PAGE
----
Why Feminism and Environmentalism Go Hand in Hand

When we think about climate change solutions we often think about food waste, solar energy, and reforestation. Images of windmills and electric powered cars come to mind. However, what people often forget about are the social norms that contribute to climate change. One of the most impactful social issues that contributes to climate change is gender inequality. The link between environmentalism and feminism is often referred to as ecofeminism. This term attempts to make a connection among the oppression of women and climate change. 

Women have good reason to care about the intersectionality of environmental reform and gender because we are disproportionately affected by climate change. This is because of  several reasons such as: gender-based violence, greater poverty rates, and societal norms which dictate women are meant to take care of everyday labor in their homes. Therefore, when faced with an environmental disaster, women are the most vulnerable to being displaced and typically don’t have the resources to rebuild their lives. 

people marching with sign that says Photo by Vincent M.A. Janssen from Pexels

Statistics by the United Nations (UN) show that 80% of people displaced by climate change are women. These statistics become even more harrowing when dealing with indigenous women or women of color. After Hurricane Katrina struck the United States in 2005, African American women were the most affected by flooding that occurred in Louisiana. This was because many of these women were single mothers who were at high risk of displacement due to financial reasons. 

Not only are women more likely to be affected by climate change, but we are also more likely to care about it and prioritize it when it comes to policy making. When women are put in leadership positions they have proven to be more likely to ratify international environmental treaties and protect natural resources such as oceans and forests. So if women are disproportionately affected by climate change and they are more likely to support environmental reform policy it should only make sense to educate them and put them in positions of power. Unfortunately, this is not always the case.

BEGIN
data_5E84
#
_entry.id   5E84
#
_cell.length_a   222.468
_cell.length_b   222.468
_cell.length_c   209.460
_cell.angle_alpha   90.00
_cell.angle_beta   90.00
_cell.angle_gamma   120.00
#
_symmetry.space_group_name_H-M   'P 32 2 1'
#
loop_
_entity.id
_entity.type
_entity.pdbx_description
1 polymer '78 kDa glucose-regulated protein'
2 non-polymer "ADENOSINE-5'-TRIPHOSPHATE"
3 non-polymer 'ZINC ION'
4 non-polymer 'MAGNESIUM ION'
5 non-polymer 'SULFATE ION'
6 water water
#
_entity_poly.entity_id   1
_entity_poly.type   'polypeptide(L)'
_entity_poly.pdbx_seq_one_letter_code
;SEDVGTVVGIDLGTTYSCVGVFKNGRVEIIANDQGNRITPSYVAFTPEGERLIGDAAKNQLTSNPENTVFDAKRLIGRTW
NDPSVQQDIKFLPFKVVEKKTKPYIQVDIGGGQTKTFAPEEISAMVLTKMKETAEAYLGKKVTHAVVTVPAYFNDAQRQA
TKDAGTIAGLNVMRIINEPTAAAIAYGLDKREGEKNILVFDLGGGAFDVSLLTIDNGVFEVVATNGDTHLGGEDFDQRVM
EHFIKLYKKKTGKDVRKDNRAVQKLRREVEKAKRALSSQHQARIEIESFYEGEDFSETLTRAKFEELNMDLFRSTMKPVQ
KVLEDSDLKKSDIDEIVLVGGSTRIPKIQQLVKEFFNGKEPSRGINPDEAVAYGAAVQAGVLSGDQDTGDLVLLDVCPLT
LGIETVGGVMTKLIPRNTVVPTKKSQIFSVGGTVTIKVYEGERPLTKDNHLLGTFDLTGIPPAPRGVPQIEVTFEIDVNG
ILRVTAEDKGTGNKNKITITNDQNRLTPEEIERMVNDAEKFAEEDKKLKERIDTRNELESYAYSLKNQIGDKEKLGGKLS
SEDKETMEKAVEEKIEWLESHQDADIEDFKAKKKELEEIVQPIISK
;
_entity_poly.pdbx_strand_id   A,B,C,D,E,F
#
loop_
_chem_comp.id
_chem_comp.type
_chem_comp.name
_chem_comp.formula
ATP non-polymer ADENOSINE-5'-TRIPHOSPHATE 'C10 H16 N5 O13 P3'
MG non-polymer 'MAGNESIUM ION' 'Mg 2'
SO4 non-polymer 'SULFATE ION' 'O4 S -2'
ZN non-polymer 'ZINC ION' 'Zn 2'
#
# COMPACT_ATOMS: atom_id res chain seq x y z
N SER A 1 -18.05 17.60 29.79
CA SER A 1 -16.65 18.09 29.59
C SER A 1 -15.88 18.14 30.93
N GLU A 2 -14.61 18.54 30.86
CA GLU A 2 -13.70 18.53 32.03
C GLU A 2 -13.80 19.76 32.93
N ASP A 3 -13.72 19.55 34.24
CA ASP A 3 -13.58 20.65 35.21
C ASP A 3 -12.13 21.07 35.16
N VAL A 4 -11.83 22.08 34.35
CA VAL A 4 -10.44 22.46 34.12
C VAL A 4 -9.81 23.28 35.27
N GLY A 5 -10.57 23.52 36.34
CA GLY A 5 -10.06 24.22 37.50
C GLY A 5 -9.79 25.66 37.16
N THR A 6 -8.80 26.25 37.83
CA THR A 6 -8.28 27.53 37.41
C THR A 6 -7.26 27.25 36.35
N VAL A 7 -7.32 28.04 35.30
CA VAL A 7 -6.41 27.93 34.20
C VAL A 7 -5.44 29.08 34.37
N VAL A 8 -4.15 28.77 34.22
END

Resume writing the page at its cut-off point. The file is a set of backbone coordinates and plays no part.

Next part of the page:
In the United States, women make up the majority of the population but they only make up 24% of members of Congress (as of 2018). This holds true even at the local level where women make up only 18% of governors and 23% of mayors. While there have been significant improvements in the last year, especially with the 2020 election. It is projected that women will make up 26.9% of Congress members following this election. Nonetheless, these numbers are not nearly as representative as they should be. 

protest sign that says Photo by Jasmin Sessler from Pixabay Thankfully, there have been some efforts to bridge the perceived gap between women’s rights and environmental reform. For instance, the UN included “Gender Equality” as its fifth Sustainable Development Goal released in 2017. This is a good first step in recognizing that gender equality is necessary for a sustainable world. Project Drawdown, a leading resource for climate solutions, also included educating girls as one of its main solutions to reduce carbon emissions. In fact, they projected that educating girls could result in reducing as much as 85.4 gigatons of carbon dioxide within 2020-2050! 

All of these are substantial steps that show we are slowly moving in the right direction! On a personal level, it is important to recognize that climate change solutions are not only innovative high-tech projects. Many of them are social issues that we can all take part in! Climate change affects each demographic differently and gender is no exception!